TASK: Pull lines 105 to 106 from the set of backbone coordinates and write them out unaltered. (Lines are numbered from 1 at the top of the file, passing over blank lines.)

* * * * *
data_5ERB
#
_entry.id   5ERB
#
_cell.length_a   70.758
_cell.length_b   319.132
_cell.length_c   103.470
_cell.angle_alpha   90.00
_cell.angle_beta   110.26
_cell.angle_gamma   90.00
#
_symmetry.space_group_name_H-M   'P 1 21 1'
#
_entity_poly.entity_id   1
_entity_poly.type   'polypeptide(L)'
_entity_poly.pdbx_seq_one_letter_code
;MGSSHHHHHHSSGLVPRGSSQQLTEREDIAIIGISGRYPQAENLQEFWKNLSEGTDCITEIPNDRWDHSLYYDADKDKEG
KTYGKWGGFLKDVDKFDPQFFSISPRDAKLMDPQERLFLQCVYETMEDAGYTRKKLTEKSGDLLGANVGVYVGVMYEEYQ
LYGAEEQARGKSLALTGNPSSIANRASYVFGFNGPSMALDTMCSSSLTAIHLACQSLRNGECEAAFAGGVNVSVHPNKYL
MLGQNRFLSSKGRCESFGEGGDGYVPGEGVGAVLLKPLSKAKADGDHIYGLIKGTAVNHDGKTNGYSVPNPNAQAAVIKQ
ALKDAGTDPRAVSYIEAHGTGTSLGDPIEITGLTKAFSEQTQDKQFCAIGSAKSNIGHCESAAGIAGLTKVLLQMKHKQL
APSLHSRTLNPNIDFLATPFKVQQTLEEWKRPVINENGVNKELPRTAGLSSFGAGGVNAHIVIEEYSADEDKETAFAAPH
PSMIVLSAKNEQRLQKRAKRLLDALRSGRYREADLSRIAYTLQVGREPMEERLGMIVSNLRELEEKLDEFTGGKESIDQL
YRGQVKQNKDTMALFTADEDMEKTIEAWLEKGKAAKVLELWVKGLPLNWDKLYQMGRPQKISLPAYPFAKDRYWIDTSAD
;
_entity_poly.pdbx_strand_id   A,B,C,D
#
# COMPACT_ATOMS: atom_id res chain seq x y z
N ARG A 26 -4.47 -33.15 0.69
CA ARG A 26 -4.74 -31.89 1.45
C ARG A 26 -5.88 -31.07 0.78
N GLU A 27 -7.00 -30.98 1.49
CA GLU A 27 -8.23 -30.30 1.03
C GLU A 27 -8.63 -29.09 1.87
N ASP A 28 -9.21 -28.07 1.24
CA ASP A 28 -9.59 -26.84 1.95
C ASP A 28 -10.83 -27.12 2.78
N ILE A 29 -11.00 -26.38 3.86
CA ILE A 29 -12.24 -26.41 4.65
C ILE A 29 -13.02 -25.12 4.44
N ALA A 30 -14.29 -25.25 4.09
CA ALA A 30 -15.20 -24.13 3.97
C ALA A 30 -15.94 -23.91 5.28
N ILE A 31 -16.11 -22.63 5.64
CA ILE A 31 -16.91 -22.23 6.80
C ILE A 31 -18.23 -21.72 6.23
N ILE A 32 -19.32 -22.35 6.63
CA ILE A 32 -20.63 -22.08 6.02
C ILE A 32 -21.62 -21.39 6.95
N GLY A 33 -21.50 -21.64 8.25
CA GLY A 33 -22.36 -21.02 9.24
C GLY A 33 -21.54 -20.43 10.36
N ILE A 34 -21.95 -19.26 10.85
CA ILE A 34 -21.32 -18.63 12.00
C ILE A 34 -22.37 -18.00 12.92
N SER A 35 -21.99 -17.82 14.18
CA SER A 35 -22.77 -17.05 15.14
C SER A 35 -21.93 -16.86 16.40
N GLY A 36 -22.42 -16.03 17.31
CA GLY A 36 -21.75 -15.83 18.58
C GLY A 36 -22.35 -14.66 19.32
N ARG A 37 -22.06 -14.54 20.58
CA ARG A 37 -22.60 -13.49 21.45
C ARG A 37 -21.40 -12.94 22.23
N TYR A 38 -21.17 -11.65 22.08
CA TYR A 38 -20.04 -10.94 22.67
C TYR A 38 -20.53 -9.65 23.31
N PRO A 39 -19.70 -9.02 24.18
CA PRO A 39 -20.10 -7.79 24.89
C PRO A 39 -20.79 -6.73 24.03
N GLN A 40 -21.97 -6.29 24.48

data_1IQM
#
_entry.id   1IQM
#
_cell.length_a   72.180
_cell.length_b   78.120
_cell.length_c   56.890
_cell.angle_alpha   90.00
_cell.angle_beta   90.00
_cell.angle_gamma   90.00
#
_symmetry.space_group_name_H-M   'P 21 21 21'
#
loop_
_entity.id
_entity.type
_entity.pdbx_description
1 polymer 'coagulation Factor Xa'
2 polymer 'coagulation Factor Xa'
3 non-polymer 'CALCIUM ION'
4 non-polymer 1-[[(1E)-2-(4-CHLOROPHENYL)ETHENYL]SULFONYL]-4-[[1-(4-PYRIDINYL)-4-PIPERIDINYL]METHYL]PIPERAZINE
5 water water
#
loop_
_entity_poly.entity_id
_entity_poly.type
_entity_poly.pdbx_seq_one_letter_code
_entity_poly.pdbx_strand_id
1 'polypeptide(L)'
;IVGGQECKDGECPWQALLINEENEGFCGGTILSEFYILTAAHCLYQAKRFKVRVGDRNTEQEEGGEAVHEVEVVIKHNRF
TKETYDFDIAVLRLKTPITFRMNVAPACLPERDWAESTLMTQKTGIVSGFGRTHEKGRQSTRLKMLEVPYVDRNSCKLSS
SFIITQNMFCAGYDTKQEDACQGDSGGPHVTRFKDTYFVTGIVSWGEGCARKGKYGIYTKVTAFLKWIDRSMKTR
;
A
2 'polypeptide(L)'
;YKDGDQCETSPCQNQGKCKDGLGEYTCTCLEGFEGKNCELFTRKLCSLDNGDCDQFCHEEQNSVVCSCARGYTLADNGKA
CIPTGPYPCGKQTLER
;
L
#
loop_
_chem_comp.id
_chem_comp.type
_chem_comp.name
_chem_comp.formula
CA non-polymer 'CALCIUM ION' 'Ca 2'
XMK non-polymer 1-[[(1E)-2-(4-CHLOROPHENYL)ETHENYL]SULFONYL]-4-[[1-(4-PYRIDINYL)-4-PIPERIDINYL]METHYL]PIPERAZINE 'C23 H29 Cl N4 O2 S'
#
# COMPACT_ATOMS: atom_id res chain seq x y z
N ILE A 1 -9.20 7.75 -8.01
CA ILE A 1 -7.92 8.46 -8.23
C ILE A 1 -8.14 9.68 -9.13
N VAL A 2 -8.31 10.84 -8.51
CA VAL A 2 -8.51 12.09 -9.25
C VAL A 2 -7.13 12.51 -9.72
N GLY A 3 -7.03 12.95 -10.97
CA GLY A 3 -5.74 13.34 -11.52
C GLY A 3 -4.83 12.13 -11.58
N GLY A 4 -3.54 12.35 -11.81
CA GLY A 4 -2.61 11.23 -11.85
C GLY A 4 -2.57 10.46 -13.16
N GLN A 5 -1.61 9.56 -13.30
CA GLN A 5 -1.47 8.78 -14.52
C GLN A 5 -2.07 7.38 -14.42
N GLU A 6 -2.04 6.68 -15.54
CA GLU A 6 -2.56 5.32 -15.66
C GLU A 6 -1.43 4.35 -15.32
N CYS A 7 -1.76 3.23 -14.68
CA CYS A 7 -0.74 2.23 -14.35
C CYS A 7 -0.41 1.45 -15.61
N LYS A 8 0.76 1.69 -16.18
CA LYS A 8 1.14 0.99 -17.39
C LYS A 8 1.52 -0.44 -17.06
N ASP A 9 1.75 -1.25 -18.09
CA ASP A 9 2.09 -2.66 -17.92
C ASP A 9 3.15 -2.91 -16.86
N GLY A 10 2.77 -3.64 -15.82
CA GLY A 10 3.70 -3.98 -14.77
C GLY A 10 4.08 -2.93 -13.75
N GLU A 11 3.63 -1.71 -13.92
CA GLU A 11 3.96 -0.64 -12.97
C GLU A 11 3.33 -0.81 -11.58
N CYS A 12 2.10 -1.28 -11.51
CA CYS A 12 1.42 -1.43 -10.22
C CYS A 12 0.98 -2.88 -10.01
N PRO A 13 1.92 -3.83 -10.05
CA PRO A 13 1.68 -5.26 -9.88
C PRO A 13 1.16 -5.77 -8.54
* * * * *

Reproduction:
A
2 'polypeptide(L)'